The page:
Tawzer Dog | Age is not a disease, the effect of aging on human and canine

Age is Not a Disease, or is it? The Effect of Aging on Human and Canine Performance

Video Description:

Aging Panel Description: Age is not a disease, or is it? The effect of aging on human and canine performance. Aging is a molecular process of change that affects cells at the level of DNA, we see the manifestations through the physical and behavioral changes with advancing age. Some of the most common age related conditions affect the dog’s musculoskeletal and neurologic systems.

Presentation by: 

  • Manti Guha, PhD
  • Michael Mison, DVM, BS, DACVS
  • Charles Vite, DVM, PhD, ACVIM

Copyright © 2016, Tawzer Dog LLC

Presenter Bios:

Manti Guha, Phd: 

The overarching goal of my research is to understand the mechanisms by which mitochondrial genome defects and mitochondrial dysfunction contribute to cancer and aging. 

One of my research areas is focused on exploring the contribution of mitochondrial dysfunction towards tumor metastasis. I have shown that a metabolic switch to glycolysis involving IGF1-receptor/ AKT is the key to adaptation in cells with reduced mtDNA content and mitochondrial stress. I have identified that in response to mitochondrial stress, nuclear oncogenes are transcriptionally upregulated via activation of a novel transcriptional coactivator hnRNPA2. I have demonstrated that mitochondrial stress signaling induces cellular plasticity and reprograms towards metastasis.

Another focus of my research is investigating the relevance of mitochondrial dysfunction induced telomere defects. Chromosomal aberrations and activation of the DNA damage response observed in tumor cells has been attributed to telomere shortening. Additionally, telomere shortening is a critical event during cellular aging and contributes to aging associated pathologies. However, the underlying molecular mechanisms remain unclear. My recent studies suggest that mitochondrial stress mediated signaling plays a causal role in telomere shortening, via epigenetic mechanisms, while also reactivating telomerase, a mechanism by which cancer cells escape senescence. I am interested in mechanistically understanding why, in response to mitochondrial dysfunction, some cells undergo telomere shortening leading to cellular aging while others undergo tumorigenic transformation.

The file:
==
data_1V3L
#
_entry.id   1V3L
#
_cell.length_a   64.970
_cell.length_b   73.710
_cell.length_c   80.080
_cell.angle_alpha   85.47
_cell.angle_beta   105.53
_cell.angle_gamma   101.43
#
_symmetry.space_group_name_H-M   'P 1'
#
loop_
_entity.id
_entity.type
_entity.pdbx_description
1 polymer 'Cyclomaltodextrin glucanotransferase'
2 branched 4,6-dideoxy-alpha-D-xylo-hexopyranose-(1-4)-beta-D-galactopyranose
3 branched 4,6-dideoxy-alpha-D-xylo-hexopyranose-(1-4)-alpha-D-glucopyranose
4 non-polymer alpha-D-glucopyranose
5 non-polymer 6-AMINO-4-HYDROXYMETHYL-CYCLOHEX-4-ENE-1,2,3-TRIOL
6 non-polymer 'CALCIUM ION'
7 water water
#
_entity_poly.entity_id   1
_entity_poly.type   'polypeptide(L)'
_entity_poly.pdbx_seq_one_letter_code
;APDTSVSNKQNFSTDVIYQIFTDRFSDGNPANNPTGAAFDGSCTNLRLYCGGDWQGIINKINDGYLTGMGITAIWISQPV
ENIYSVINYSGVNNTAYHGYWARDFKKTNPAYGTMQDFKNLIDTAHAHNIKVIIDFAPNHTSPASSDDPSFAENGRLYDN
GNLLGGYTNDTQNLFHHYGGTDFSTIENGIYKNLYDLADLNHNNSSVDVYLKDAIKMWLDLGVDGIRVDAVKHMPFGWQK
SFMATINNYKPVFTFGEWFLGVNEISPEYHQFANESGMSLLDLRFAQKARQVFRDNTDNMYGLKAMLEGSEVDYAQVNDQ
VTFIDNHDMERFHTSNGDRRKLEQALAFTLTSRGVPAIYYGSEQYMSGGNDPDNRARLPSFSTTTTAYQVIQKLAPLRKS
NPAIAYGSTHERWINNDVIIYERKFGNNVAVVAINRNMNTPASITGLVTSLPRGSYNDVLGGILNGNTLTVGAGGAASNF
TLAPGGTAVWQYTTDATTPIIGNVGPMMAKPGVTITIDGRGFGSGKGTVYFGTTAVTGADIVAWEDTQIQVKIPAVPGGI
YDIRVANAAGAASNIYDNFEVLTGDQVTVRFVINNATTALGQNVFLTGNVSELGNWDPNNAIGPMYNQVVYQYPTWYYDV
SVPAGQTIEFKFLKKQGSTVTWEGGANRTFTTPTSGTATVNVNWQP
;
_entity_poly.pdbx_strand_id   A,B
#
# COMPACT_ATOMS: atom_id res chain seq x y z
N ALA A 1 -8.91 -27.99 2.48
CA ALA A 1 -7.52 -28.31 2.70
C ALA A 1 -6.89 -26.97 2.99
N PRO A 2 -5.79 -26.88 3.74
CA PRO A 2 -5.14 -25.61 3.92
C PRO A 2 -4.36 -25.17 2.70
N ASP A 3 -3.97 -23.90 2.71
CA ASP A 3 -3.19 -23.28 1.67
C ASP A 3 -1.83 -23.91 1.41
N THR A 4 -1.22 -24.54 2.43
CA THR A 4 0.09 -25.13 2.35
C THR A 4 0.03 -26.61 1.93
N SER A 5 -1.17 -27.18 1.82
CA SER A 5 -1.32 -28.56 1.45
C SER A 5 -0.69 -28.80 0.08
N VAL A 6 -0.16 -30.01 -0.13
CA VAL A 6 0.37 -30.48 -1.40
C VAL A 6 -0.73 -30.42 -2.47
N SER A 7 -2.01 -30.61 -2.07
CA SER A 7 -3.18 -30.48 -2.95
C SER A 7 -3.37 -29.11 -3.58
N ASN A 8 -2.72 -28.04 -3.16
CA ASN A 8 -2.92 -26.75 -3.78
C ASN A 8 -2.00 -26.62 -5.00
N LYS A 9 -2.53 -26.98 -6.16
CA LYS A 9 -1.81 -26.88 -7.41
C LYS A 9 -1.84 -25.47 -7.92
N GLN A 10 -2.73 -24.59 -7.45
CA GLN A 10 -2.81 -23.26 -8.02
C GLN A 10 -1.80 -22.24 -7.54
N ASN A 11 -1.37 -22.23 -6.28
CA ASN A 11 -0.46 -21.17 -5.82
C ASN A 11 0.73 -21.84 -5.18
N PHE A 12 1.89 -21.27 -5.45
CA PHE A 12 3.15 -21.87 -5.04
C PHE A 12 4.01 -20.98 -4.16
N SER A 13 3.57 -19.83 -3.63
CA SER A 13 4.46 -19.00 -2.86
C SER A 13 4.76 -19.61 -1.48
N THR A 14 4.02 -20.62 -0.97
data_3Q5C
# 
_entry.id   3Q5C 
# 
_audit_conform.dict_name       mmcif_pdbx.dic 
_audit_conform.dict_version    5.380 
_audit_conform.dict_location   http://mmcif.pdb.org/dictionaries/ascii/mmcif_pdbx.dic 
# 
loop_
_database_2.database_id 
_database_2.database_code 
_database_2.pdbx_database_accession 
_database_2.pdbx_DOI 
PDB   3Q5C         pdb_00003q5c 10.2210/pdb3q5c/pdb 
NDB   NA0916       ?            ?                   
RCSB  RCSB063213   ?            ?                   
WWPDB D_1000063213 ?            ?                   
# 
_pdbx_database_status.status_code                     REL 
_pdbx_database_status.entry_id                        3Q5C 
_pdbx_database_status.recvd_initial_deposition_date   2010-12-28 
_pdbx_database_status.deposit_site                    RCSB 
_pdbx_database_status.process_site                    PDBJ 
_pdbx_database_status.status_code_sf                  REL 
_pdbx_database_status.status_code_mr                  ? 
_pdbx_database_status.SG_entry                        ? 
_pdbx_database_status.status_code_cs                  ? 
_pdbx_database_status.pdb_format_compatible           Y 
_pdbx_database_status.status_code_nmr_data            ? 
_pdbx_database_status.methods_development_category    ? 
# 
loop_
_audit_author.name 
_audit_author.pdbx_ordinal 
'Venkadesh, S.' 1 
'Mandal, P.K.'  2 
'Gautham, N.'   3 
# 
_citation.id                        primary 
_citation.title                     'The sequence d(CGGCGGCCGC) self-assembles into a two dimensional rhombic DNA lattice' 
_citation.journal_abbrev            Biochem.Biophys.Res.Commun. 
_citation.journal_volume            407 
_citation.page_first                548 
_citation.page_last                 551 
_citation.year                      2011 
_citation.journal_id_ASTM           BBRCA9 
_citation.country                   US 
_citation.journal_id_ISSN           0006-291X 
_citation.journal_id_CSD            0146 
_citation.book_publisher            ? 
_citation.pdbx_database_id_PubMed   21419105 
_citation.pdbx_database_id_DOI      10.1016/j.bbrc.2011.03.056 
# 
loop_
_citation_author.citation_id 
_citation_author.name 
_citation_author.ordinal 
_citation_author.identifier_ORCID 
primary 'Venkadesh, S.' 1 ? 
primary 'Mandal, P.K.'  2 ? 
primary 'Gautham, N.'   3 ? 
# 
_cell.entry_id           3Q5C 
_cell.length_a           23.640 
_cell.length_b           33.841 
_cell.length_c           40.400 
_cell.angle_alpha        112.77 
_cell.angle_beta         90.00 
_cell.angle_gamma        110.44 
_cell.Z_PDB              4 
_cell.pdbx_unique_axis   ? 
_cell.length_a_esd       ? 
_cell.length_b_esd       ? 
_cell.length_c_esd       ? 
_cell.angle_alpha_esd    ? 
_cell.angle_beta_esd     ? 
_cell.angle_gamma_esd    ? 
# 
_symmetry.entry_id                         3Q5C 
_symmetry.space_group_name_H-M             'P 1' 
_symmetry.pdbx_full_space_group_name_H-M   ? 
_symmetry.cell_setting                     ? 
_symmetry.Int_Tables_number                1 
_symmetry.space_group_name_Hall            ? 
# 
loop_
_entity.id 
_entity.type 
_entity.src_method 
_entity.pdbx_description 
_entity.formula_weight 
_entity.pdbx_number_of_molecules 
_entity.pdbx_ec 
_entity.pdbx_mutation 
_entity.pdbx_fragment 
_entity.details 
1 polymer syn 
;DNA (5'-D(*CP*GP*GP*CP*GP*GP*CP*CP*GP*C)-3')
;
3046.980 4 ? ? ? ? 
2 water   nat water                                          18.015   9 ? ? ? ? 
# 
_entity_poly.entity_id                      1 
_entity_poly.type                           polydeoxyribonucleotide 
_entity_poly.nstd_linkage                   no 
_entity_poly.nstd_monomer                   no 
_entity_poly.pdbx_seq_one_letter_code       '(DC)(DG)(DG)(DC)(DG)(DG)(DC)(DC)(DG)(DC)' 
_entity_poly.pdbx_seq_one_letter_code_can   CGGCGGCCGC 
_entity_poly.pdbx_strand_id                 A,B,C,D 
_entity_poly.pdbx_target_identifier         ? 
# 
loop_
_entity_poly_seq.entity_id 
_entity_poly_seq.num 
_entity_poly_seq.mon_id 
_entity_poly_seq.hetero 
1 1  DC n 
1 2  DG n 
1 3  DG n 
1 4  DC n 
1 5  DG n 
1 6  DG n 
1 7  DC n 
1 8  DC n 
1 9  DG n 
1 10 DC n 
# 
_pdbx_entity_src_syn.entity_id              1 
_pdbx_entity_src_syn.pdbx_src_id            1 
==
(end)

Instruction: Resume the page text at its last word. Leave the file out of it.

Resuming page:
Michael Mison, DVM, PhD, DACVS:

Dr. Michael Mison DVM, DACVS joined the Penn Vet surgery and oncology departments in the summer of 2015. Dr. Mison brings to Penn Vet particular interest and experience in oncological and soft tissue surgery and will spend the majority of his clinical time with the Comprehensive Cancer Care team. Dr. Mison received his veterinary degree (with high honors) from the University of Florida in 1998 and completed a rotating internship and surgical residency at Michigan State University. Dr. Mison brings with him an extensive resume of teaching experience and awards including the prestigious Carl Norden Distinguished Teaching Award which he received as a 2nd-year Assistant Professor at Washington State University College of Veterinary Medicine. He also held a position as Affiliate Assistant Professor in the Department of Comparative Medicine at the University of Washington School of Medicine. Dr. Mison subsequently left Washington State University for private specialty practice, and in 2007 founded Seattle Veterinary Specialists as a managing partner. He maintained his enthusiasm for teaching by serving as a locum tenens surgeon/instructor at several other veterinary schools during his time in private practice.  

Charles Vite, DVM, PhD, ACVIM

Dr. Charles H Vite is an Associate Professor of Veterinary Neurology at the School of Veterinary Medicine. Dr. Vite trained as a DVM at Purdue University and trained in Veterinary Neurology and received his PhD in Cell and Molecular Biology from the University of Pennsylvania. His focus is to improve the characterization and treatment of neurodegenerative diseases by studying naturally-occurring feline and canine models of human diseases including globoid cell leukodystrophy. He is incoming Principal Investigator (PI) of a P40 grant that maintains breeding colonies of large animal models of human genetic disease.  

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